Friday, October 19, 2012

The definition of nobility

I was introduced to today's saints in eighth grade. Our parochial school had Catholic textbooks, and there was a poem in our English book about St. Isaac Jogues (seen in the cassock in this stained glass window from a Massachusetts parish). The man in secular clothes is his fellow martyr, Rene Goupil, who wasn't even officially a Jesuit until rather late in the game, when it was obvious that he was going to die a martyr, having been faithful to the Jesuit mission "unto death." Jogues was the one who, having already suffered tortures that left his hands mangled and mutilated, had been rescued by the Dutch (no friends of the papist preachers) and brought home to Europe, only to beg permission to return to the missions. (Probably not what I would have done.)

These men were living in Huron longhouses (not tipis) just 100 years after St. Ignatius' death but kept a tradition started in Ignatius' own lifetime: sending detailed reports (known, then and now, as the "Jesuit Relations" from their Latin title) back to the Superior General about the work of the missions, the life of the Jesuit community, and the well-being of each member. This weekend, we will see the extraordinary fruits of some of those reports when the Mohawk-Algonquin convert Kateri Tekakwitha is canonized as the first Native American saint. The link above will send you to the "Relations" from the North American missions ("New France").

Up in Canada, the Jesuits had a whole Christian village going. I treasure the memory of a day spent at "Ste-Marie-among-the-Huron," reconstructed on the original site (and the original location of St. Jean Brebeuf's grave). In all, eight saints are honored as the "North American martyrs."

But there are others who would undermine the heroism of these noble men. Just yesterday I edited the Wikipedia article for two "factoids" that seem to have been entirely invented by the person who wrote them: claims that "the tortures [suffered by the martyrs--who, after all, died from them] were exaggerated"in order to impress potential donors back in Europe, or that the Huron weren't really that engaged with the missionaries (no, they just let them live in the longhouses and move with them to their summer and winter camps), and the Iroquois attacked because they were so mad that the Huron didn't follow their advice to steer clear of all Europeans. (After almost 400 years, where did this new information come from?) One assertion (removed by another alert user) suggested that the smallpox virus was part of a deliberate plot, though perhaps not by the Jesuits (but then again, who knows?).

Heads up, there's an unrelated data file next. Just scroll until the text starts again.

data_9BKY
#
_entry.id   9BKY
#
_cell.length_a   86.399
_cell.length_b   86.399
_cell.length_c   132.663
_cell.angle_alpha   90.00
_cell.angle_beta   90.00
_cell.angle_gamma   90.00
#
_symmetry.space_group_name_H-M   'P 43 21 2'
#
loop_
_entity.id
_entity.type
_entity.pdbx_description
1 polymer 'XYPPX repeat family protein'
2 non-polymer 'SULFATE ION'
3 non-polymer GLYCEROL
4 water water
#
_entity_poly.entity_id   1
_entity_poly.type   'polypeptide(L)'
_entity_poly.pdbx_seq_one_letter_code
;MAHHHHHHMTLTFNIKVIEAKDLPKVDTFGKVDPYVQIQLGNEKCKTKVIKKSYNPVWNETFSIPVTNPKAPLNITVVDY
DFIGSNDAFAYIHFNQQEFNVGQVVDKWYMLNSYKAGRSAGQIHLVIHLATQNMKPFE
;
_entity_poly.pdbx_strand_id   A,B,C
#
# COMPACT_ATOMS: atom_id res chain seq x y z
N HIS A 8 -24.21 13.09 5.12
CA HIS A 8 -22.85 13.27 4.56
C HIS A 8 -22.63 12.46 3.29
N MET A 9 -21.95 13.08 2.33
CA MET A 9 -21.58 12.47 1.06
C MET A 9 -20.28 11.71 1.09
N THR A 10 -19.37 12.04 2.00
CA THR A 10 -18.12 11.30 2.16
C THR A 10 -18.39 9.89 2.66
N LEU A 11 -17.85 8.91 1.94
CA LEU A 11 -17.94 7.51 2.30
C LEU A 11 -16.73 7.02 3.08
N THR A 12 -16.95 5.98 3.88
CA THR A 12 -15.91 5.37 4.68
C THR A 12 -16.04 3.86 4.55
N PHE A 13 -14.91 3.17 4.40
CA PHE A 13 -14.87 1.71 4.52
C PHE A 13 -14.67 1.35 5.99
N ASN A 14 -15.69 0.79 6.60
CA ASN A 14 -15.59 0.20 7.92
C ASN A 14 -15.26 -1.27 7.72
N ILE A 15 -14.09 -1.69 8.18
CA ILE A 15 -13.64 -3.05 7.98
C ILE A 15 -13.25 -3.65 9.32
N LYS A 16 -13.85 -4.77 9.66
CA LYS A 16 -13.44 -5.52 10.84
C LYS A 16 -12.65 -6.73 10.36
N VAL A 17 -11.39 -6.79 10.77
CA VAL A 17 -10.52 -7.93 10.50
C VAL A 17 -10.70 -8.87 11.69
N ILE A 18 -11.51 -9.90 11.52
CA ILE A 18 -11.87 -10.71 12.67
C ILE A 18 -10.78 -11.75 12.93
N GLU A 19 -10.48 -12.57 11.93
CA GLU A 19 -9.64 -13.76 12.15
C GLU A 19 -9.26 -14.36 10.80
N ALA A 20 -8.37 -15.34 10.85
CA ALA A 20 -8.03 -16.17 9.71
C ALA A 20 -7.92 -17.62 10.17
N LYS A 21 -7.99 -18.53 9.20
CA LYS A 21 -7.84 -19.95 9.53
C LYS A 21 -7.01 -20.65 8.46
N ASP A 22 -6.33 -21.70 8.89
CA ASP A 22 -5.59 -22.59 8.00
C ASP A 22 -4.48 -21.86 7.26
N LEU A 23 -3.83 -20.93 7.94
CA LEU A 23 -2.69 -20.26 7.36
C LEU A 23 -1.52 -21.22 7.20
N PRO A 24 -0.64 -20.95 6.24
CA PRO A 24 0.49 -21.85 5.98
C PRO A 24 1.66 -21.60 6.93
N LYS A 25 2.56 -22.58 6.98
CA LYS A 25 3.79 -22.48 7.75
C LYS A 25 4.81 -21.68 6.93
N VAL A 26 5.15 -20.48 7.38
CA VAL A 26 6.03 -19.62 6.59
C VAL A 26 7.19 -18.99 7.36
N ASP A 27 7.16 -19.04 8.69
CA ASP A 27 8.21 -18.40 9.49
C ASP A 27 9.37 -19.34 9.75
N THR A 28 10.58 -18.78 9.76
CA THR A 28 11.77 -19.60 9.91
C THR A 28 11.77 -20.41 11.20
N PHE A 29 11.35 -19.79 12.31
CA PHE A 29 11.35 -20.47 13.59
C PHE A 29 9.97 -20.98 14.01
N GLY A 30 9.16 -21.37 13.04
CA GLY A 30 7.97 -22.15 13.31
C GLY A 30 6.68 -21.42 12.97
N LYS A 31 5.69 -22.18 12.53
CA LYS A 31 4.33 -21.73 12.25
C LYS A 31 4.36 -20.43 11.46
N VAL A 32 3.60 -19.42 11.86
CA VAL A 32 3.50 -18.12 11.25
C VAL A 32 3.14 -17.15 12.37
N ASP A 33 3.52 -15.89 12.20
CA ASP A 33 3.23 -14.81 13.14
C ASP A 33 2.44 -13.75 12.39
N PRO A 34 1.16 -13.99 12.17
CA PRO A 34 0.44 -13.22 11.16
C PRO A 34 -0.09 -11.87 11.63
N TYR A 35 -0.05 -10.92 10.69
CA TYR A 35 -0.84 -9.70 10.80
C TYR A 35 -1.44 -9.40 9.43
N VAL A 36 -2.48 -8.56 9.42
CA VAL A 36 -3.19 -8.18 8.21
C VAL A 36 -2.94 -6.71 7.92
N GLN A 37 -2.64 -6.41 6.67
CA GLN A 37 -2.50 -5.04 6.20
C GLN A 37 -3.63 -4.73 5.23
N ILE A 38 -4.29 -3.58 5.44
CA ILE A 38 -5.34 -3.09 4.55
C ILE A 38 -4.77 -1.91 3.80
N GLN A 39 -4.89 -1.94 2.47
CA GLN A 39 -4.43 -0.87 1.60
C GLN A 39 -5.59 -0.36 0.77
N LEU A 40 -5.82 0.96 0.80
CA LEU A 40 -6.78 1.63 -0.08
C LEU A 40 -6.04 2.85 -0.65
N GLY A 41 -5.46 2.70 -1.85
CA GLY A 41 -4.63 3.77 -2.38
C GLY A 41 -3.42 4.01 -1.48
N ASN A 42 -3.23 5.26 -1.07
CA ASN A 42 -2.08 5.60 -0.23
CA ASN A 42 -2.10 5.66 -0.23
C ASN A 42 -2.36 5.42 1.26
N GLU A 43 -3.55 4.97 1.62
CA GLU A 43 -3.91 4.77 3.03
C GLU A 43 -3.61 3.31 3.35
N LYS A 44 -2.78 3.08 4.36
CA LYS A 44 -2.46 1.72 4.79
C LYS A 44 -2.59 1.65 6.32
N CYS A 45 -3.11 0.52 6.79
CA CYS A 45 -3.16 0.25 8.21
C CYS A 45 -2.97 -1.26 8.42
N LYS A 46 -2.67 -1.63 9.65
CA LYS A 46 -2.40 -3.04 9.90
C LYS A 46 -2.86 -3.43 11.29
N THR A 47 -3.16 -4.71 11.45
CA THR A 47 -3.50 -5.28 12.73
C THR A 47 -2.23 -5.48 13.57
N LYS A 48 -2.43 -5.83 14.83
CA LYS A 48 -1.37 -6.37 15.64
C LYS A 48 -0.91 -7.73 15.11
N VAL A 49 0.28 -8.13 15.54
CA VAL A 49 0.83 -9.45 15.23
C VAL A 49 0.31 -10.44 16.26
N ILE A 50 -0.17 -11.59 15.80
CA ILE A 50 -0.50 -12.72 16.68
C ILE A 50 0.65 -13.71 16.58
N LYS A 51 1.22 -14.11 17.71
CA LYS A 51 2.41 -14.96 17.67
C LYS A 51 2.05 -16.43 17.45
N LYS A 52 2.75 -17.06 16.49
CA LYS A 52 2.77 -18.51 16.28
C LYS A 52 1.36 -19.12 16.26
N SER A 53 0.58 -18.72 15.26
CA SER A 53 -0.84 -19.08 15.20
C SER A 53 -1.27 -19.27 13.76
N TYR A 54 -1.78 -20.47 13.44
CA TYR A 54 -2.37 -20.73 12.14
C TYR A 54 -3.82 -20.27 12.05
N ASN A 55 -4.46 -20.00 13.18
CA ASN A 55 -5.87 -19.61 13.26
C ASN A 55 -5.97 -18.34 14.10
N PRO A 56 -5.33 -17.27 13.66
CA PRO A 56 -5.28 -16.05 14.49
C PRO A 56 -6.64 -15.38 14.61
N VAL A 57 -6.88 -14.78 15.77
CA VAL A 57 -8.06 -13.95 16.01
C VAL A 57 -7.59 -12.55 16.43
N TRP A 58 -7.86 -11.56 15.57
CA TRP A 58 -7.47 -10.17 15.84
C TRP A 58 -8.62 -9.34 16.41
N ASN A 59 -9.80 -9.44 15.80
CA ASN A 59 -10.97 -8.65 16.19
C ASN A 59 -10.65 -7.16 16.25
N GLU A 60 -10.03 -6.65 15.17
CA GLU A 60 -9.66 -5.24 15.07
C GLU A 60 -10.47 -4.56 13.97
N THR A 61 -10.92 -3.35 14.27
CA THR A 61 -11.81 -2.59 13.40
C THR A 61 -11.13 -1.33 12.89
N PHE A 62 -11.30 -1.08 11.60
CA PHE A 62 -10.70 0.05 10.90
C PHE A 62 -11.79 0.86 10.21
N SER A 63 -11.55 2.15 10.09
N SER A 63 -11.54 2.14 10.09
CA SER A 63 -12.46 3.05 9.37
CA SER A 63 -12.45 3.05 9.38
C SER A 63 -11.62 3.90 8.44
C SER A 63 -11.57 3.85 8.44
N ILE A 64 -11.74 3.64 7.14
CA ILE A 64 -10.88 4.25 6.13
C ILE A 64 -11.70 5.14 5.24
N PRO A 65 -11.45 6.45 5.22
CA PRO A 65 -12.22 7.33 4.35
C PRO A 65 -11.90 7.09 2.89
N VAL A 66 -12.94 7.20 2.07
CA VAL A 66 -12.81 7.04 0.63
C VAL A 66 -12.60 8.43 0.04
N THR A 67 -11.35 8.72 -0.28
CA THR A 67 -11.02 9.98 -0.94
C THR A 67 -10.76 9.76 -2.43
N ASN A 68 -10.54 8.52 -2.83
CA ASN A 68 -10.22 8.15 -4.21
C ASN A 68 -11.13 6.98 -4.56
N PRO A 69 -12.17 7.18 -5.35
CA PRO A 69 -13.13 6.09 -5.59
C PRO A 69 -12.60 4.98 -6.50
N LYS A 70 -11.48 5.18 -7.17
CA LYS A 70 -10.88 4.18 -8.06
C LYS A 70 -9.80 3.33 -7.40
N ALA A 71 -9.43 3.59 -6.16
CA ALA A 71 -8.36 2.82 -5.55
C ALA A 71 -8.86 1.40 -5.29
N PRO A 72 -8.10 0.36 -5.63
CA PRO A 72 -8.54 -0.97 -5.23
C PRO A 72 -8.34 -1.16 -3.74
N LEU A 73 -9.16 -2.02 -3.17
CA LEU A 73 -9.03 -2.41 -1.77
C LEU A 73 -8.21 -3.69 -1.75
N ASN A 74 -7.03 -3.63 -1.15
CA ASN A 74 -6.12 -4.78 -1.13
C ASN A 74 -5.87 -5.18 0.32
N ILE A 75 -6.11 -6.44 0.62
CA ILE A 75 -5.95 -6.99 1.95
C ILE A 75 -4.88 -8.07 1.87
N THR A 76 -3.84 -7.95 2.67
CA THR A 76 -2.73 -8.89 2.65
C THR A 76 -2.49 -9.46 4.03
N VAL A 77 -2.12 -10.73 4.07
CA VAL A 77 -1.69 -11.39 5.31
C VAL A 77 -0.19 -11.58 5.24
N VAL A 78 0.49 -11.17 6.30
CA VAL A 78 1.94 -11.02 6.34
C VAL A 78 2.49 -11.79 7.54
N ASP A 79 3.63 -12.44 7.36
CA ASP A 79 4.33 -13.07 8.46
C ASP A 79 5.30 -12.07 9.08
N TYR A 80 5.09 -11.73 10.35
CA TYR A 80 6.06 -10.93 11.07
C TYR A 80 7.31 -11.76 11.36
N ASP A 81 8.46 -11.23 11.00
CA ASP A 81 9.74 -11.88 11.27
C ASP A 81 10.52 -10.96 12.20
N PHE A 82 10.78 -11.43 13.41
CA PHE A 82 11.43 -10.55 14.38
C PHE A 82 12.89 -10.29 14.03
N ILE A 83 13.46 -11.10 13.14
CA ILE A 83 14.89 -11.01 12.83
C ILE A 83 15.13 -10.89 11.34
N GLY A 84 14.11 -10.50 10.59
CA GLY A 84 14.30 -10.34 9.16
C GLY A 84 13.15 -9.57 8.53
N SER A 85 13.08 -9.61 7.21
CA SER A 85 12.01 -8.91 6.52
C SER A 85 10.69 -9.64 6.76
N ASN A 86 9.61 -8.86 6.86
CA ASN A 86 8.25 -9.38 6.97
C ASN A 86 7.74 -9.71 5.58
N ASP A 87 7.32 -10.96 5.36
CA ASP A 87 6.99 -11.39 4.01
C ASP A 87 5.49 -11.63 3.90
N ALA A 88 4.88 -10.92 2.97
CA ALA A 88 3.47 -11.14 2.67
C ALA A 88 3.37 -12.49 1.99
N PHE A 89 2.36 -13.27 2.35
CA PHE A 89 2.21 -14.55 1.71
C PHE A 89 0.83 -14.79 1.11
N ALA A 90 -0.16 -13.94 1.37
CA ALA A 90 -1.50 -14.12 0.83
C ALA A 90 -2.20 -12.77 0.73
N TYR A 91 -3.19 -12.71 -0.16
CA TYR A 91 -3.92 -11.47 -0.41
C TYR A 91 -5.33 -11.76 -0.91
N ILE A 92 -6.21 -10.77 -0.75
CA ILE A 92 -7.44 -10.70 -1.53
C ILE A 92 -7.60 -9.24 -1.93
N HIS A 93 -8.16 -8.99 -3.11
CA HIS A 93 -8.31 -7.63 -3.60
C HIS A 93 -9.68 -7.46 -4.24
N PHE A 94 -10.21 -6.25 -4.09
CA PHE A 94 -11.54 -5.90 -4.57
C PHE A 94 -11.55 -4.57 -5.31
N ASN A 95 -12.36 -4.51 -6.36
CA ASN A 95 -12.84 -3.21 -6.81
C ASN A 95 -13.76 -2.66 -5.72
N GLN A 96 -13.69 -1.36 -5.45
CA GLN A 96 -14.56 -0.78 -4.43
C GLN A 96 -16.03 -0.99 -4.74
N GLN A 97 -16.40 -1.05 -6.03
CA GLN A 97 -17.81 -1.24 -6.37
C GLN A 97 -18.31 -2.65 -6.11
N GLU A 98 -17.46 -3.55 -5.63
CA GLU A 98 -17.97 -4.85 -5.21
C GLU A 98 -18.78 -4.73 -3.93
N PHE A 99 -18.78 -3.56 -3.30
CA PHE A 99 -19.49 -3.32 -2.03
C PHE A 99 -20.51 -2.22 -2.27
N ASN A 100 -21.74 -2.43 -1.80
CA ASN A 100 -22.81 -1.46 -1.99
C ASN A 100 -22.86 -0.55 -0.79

The Jesuit martyrs were not canonized because only they died in a particularly brutal way while preaching the Gospel. They are models because of their heroic love of God. These were men of commitment and passion. Here's a sample of that holy passion, from the spiritual journal of St. Jean Brebeuf (who seems to have suffered the most protracted martyrdom of the whole group):

For two days now I have experienced a great desire to be a martyr and to endure all the torments the martyrs suffered.... I vow to you, Jesus my Savior, that as far as I have the strength I will never fail to accept the grace of martyrdom, if some day you in your infinite mercy should offer it to me, your most unworthy servant.... On receiving the blow of death, I shall accept it from your hands with the fullest delight and joy of spirit.... My God, it grieves me greatly that you are not known, that in this savage wilderness all have not been converted to you, that sin has not been driven from it.

1 comment:

Christine Falk Dalessio said...

thank you for catching those wiki errors.... and for sharing this great story. As i kid I remember being fascinated by them.